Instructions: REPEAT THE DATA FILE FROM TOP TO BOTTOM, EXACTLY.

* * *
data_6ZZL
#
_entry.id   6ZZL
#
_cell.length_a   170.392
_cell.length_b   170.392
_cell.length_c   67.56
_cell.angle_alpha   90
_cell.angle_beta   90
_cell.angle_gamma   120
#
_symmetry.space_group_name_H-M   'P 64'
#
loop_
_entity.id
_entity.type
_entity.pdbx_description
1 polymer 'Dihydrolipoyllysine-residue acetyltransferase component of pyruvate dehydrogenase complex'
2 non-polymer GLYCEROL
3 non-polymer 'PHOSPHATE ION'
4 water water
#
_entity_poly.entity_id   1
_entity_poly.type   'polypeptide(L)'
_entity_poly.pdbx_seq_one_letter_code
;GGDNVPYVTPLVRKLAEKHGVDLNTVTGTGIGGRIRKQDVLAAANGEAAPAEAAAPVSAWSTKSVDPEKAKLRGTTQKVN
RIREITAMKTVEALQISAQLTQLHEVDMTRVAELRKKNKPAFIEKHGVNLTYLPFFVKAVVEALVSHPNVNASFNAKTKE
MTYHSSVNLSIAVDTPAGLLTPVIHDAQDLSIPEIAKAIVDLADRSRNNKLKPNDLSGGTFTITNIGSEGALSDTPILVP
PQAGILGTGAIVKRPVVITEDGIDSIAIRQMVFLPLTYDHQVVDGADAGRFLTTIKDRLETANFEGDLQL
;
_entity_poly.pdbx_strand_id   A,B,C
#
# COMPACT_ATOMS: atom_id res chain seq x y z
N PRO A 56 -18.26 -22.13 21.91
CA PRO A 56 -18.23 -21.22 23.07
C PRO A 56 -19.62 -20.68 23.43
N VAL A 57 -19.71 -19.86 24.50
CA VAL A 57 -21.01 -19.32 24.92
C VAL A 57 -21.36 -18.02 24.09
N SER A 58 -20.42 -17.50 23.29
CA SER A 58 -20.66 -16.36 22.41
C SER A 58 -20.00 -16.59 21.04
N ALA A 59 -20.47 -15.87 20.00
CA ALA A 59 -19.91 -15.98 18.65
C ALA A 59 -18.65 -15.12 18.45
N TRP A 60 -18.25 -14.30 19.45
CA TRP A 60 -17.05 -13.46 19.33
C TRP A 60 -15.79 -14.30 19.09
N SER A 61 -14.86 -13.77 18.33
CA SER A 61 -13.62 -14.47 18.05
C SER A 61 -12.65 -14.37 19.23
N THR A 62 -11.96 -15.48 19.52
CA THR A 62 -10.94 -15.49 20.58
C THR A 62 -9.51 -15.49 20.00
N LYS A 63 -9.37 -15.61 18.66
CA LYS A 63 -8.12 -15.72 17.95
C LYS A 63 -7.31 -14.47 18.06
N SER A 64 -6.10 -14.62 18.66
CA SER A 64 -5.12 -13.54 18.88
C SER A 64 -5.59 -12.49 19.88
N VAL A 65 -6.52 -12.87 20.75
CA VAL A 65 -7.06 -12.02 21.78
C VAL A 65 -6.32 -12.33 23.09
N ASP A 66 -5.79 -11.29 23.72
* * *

data_6ZZL
#
_entry.id   6ZZL
#
_cell.length_a   170.392
_cell.length_b   170.392
_cell.length_c   67.56
_cell.angle_alpha   90
_cell.angle_beta   90
_cell.angle_gamma   120
#
_symmetry.space_group_name_H-M   'P 64'
#
loop_
_entity.id
_entity.type
_entity.pdbx_description
1 polymer 'Dihydrolipoyllysine-residue acetyltransferase component of pyruvate dehydrogenase complex'
2 non-polymer GLYCEROL
3 non-polymer 'PHOSPHATE ION'
4 water water
#
_entity_poly.entity_id   1
_entity_poly.type   'polypeptide(L)'
_entity_poly.pdbx_seq_one_letter_code
;GGDNVPYVTPLVRKLAEKHGVDLNTVTGTGIGGRIRKQDVLAAANGEAAPAEAAAPVSAWSTKSVDPEKAKLRGTTQKVN
RIREITAMKTVEALQISAQLTQLHEVDMTRVAELRKKNKPAFIEKHGVNLTYLPFFVKAVVEALVSHPNVNASFNAKTKE
MTYHSSVNLSIAVDTPAGLLTPVIHDAQDLSIPEIAKAIVDLADRSRNNKLKPNDLSGGTFTITNIGSEGALSDTPILVP
PQAGILGTGAIVKRPVVITEDGIDSIAIRQMVFLPLTYDHQVVDGADAGRFLTTIKDRLETANFEGDLQL
;
_entity_poly.pdbx_strand_id   A,B,C
#
# COMPACT_ATOMS: atom_id res chain seq x y z
N PRO A 56 -18.26 -22.13 21.91
CA PRO A 56 -18.23 -21.22 23.07
C PRO A 56 -19.62 -20.68 23.43
N VAL A 57 -19.71 -19.86 24.50
CA VAL A 57 -21.01 -19.32 24.92
C VAL A 57 -21.36 -18.02 24.09
N SER A 58 -20.42 -17.50 23.29
CA SER A 58 -20.66 -16.36 22.41
C SER A 58 -20.00 -16.59 21.04
N ALA A 59 -20.47 -15.87 20.00
CA ALA A 59 -19.91 -15.98 18.65
C ALA A 59 -18.65 -15.12 18.45
N TRP A 60 -18.25 -14.30 19.45
CA TRP A 60 -17.05 -13.46 19.33
C TRP A 60 -15.79 -14.30 19.09
N SER A 61 -14.86 -13.77 18.33
CA SER A 61 -13.62 -14.47 18.05
C SER A 61 -12.65 -14.37 19.23
N THR A 62 -11.96 -15.48 19.52
CA THR A 62 -10.94 -15.49 20.58
C THR A 62 -9.51 -15.49 20.00
N LYS A 63 -9.37 -15.61 18.66
CA LYS A 63 -8.12 -15.72 17.95
C LYS A 63 -7.31 -14.47 18.06
N SER A 64 -6.10 -14.62 18.66
CA SER A 64 -5.12 -13.54 18.88
C SER A 64 -5.59 -12.49 19.88
N VAL A 65 -6.52 -12.87 20.75
CA VAL A 65 -7.06 -12.02 21.78
C VAL A 65 -6.32 -12.33 23.09
N ASP A 66 -5.79 -11.29 23.72